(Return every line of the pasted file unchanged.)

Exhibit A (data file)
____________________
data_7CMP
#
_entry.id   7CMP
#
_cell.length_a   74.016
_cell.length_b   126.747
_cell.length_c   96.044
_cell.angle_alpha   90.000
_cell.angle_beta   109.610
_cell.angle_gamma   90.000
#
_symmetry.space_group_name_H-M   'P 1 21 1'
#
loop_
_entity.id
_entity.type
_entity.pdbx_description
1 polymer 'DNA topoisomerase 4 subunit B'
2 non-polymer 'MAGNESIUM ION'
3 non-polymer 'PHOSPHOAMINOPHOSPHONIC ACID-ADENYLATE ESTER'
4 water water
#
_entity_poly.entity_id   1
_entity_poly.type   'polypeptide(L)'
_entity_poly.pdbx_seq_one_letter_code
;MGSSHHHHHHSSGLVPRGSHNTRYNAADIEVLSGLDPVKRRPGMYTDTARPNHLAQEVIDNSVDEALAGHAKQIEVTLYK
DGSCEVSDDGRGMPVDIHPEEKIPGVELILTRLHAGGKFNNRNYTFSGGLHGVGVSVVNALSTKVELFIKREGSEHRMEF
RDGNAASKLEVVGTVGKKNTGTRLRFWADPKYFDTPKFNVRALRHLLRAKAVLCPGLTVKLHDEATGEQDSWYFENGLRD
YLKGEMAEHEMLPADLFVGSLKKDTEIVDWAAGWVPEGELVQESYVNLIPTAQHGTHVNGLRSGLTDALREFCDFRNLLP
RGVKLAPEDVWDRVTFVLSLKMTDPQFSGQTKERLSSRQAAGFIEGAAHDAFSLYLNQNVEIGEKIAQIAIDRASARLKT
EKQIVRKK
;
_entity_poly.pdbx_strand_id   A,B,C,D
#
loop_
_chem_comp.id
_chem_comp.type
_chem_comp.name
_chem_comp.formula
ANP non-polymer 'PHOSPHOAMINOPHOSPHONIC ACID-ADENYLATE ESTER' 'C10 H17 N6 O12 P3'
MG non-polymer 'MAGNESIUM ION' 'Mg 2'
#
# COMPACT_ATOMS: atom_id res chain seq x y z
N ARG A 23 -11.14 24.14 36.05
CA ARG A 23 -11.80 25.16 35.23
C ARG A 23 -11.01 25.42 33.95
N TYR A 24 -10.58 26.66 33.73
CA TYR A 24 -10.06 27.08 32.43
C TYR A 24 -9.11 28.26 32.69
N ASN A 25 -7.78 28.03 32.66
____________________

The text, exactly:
data_7CMP
#
_entry.id   7CMP
#
_cell.length_a   74.016
_cell.length_b   126.747
_cell.length_c   96.044
_cell.angle_alpha   90.000
_cell.angle_beta   109.610
_cell.angle_gamma   90.000
#
_symmetry.space_group_name_H-M   'P 1 21 1'
#
loop_
_entity.id
_entity.type
_entity.pdbx_description
1 polymer 'DNA topoisomerase 4 subunit B'
2 non-polymer 'MAGNESIUM ION'
3 non-polymer 'PHOSPHOAMINOPHOSPHONIC ACID-ADENYLATE ESTER'
4 water water
#
_entity_poly.entity_id   1
_entity_poly.type   'polypeptide(L)'
_entity_poly.pdbx_seq_one_letter_code
;MGSSHHHHHHSSGLVPRGSHNTRYNAADIEVLSGLDPVKRRPGMYTDTARPNHLAQEVIDNSVDEALAGHAKQIEVTLYK
DGSCEVSDDGRGMPVDIHPEEKIPGVELILTRLHAGGKFNNRNYTFSGGLHGVGVSVVNALSTKVELFIKREGSEHRMEF
RDGNAASKLEVVGTVGKKNTGTRLRFWADPKYFDTPKFNVRALRHLLRAKAVLCPGLTVKLHDEATGEQDSWYFENGLRD
YLKGEMAEHEMLPADLFVGSLKKDTEIVDWAAGWVPEGELVQESYVNLIPTAQHGTHVNGLRSGLTDALREFCDFRNLLP
RGVKLAPEDVWDRVTFVLSLKMTDPQFSGQTKERLSSRQAAGFIEGAAHDAFSLYLNQNVEIGEKIAQIAIDRASARLKT
EKQIVRKK
;
_entity_poly.pdbx_strand_id   A,B,C,D
#
loop_
_chem_comp.id
_chem_comp.type
_chem_comp.name
_chem_comp.formula
ANP non-polymer 'PHOSPHOAMINOPHOSPHONIC ACID-ADENYLATE ESTER' 'C10 H17 N6 O12 P3'
MG non-polymer 'MAGNESIUM ION' 'Mg 2'
#
# COMPACT_ATOMS: atom_id res chain seq x y z
N ARG A 23 -11.14 24.14 36.05
CA ARG A 23 -11.80 25.16 35.23
C ARG A 23 -11.01 25.42 33.95
N TYR A 24 -10.58 26.66 33.73
CA TYR A 24 -10.06 27.08 32.43
C TYR A 24 -9.11 28.26 32.69
N ASN A 25 -7.78 28.03 32.66